Sometimes called "the father of modern linguistics," Noam Chomsky is one of the most cited scholars in modern history. Fueled by his view that language and universal grammar are uniquely human mental abilities, his work has revolutionized the field of linguistics. Chomsky is also that rarest of animals: an influential public intellectual. To date, he's written more than 150 books on a wide range of topics like cognitive science, philosophy, war, computer science, mass media, mathematics, and anthropology, among others. A prominent academician, Chomsky accepted his first professorship at MIT in 1955, choosing to stay there until he retired from his teaching duties in the 1990s. By this time, several of his past students had already become renowned linguists in their own rights. Over the course of his career, Chomsky has also amassed a wealth of academic and humanitarian awards, including the Distinguished Scientific Contribution Award from the American Psychological Association, the Kyoto Prize in Basic Sciences, and the humanitarian Sydney Peace Prize.

At age 16, Chomsky began his undergraduate studies at the University of Pennsylvania, just as World War II was coming to a close. Clearly a gifted student from an early age, Chomsky nearly dropped out due to  boredom before finding the intellectual atmosphere he desired with linguistics chair Professor Zelig Harris and his friends, who also shared an interest in politics. It was kismet for the budding researcher. Harris' work in linguistics would soon become the foundation and inspiration for Chomsky's own, though Chomsky's would follow a radically different path. Chomsky received his Bachelor of Arts in linguistics in 1949, staying at UPenn to embark on his postgraduate work. He then revised his undergrad thesis for his Master of Arts in linguistics, which he received in 1951. He stayed at the university even longer to sculpt the doctoral thesis that would also become his first publication. In 1955, Chomsky not only received a UPenn PhD, but he now held the foundation of his pioneering work in the study of linguistics.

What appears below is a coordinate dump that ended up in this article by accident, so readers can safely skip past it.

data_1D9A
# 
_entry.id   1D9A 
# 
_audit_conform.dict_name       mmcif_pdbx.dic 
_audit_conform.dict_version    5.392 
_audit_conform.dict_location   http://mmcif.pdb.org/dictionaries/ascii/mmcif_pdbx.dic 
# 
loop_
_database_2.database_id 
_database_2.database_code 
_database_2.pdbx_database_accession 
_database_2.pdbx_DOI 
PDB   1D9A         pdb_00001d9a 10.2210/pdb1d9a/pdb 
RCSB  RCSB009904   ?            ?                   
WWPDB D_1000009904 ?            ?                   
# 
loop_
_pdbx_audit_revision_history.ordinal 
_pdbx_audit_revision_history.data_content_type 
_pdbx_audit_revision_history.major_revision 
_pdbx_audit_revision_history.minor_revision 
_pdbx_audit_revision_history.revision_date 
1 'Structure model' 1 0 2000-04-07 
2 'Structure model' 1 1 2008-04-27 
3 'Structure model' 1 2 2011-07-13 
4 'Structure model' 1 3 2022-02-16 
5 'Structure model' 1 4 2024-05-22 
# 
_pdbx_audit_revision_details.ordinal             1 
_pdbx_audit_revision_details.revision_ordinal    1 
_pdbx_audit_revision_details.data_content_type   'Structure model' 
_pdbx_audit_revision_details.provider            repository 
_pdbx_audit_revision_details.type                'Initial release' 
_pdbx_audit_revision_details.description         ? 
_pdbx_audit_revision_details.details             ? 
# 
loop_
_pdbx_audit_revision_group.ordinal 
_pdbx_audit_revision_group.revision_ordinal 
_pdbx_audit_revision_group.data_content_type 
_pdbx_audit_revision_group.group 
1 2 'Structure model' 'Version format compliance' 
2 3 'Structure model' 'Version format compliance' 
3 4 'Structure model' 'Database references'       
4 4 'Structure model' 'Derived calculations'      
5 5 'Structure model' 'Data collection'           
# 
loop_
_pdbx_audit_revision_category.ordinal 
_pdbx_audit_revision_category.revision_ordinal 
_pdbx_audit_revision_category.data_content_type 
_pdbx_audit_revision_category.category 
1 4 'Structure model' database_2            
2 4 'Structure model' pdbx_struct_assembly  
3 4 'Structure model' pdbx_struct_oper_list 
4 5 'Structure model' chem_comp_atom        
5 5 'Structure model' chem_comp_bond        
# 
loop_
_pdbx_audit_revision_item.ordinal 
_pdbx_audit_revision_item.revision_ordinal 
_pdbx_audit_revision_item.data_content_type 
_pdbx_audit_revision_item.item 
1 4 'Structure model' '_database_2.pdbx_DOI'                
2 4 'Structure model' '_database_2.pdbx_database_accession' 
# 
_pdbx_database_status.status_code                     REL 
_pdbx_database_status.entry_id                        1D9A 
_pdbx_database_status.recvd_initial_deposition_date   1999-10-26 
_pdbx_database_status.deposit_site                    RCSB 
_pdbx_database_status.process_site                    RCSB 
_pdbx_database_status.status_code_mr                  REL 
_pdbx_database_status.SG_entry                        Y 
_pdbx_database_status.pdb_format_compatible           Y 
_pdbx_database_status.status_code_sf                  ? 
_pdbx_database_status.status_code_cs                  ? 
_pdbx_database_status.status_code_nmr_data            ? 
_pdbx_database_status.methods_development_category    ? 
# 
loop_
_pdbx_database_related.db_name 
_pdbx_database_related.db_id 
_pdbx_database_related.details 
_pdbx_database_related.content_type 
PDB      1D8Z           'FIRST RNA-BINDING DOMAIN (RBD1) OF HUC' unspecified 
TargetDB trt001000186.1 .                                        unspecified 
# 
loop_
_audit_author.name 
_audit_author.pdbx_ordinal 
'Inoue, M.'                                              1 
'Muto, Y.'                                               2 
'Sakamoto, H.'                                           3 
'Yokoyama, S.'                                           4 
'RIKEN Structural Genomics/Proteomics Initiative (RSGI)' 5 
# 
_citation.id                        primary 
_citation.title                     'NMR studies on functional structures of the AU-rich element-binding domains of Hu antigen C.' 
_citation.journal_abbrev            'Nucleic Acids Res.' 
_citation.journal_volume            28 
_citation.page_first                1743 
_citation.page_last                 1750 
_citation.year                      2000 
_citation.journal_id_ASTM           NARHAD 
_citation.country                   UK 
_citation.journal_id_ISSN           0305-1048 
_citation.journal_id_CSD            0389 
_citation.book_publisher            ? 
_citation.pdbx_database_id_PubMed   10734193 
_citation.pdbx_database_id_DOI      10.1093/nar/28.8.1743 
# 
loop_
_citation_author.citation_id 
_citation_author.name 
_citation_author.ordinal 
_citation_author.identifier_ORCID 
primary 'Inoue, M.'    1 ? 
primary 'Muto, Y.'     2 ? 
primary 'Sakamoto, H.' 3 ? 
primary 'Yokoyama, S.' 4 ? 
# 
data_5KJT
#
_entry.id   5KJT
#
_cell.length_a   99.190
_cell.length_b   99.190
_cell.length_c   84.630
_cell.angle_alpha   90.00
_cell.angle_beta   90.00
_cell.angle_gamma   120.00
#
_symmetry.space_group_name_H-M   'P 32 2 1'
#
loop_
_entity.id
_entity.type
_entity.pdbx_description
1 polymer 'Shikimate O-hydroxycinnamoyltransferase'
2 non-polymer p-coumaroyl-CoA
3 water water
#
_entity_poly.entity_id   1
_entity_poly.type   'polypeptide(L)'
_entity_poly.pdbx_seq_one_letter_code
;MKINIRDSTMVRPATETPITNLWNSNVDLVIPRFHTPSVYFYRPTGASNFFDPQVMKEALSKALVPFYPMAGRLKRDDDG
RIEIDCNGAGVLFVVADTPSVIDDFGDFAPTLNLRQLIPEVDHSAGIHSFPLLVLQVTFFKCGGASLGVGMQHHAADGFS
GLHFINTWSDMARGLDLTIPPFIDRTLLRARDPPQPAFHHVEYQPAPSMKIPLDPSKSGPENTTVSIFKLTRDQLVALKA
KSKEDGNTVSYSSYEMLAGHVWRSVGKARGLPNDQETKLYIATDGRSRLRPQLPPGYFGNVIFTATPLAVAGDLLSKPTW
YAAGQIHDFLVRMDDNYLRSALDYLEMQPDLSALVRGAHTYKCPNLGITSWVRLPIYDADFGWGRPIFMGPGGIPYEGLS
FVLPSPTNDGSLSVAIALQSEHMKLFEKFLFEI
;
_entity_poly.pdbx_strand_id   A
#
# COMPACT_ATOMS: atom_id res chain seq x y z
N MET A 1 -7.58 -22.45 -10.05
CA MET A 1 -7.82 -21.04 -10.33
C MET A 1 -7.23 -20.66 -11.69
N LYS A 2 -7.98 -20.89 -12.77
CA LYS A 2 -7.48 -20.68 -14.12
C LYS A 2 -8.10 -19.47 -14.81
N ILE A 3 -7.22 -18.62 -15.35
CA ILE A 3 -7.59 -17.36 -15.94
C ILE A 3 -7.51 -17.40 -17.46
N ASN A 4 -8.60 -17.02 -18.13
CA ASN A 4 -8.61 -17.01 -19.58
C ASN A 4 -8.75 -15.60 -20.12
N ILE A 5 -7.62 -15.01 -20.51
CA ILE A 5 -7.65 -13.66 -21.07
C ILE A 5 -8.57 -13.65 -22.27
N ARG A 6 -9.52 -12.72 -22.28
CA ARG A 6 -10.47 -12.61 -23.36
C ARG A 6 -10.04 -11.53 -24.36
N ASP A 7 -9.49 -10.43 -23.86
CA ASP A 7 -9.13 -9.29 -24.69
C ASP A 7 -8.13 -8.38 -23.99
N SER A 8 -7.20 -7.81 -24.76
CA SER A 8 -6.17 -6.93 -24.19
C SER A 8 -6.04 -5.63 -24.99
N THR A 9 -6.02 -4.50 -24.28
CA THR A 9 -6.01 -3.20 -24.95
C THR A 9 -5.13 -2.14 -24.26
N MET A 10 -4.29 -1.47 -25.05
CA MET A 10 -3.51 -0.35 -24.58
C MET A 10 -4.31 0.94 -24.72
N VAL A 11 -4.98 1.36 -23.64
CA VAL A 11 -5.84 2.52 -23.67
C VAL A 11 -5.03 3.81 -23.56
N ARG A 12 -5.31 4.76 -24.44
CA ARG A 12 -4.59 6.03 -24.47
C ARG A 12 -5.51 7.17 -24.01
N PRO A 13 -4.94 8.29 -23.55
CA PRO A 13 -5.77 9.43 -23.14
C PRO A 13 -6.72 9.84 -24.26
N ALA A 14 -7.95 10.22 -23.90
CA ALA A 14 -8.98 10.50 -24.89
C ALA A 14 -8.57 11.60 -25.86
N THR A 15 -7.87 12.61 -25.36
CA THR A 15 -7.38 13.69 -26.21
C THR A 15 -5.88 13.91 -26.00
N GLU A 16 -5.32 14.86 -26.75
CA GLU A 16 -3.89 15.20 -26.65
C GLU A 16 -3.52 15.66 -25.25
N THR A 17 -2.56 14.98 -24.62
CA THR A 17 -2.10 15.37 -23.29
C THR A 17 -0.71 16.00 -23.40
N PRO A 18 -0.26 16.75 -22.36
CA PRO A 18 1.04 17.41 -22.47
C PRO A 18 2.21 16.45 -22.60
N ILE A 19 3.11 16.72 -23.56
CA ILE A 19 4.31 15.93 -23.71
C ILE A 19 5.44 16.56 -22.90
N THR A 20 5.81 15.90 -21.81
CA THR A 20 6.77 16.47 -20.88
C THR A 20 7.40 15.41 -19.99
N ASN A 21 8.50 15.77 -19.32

Considering the length of time Chomsky studied at UPenn, it is no surprise that he continues to support his alma mater to this day. He has consistently returned to his old stomping grounds through the years, often to lend his well-regarded perspectives on matters. Of his many campus appearances and public events, Chomsky discussed the global economy in 1999, criticized American foreign policy in 2002, and delivered a lecture that proposed language as a biological and natural object in 2010. Furthermore, Chomsky enjoyed celebrity status amongst the UPenn community in 2021, when he spoke about the dangers of conformity and propaganda. Citing recent headlines and statistics, Chomsky argued that even today’s universities also act to control and limit young people. "New university architecture is designed—this is worldwide—so that students don't have places to gather," said Chomsky. "It's just to scatter people. And tuitions have shot way up, too, which is, of course, a controlling device."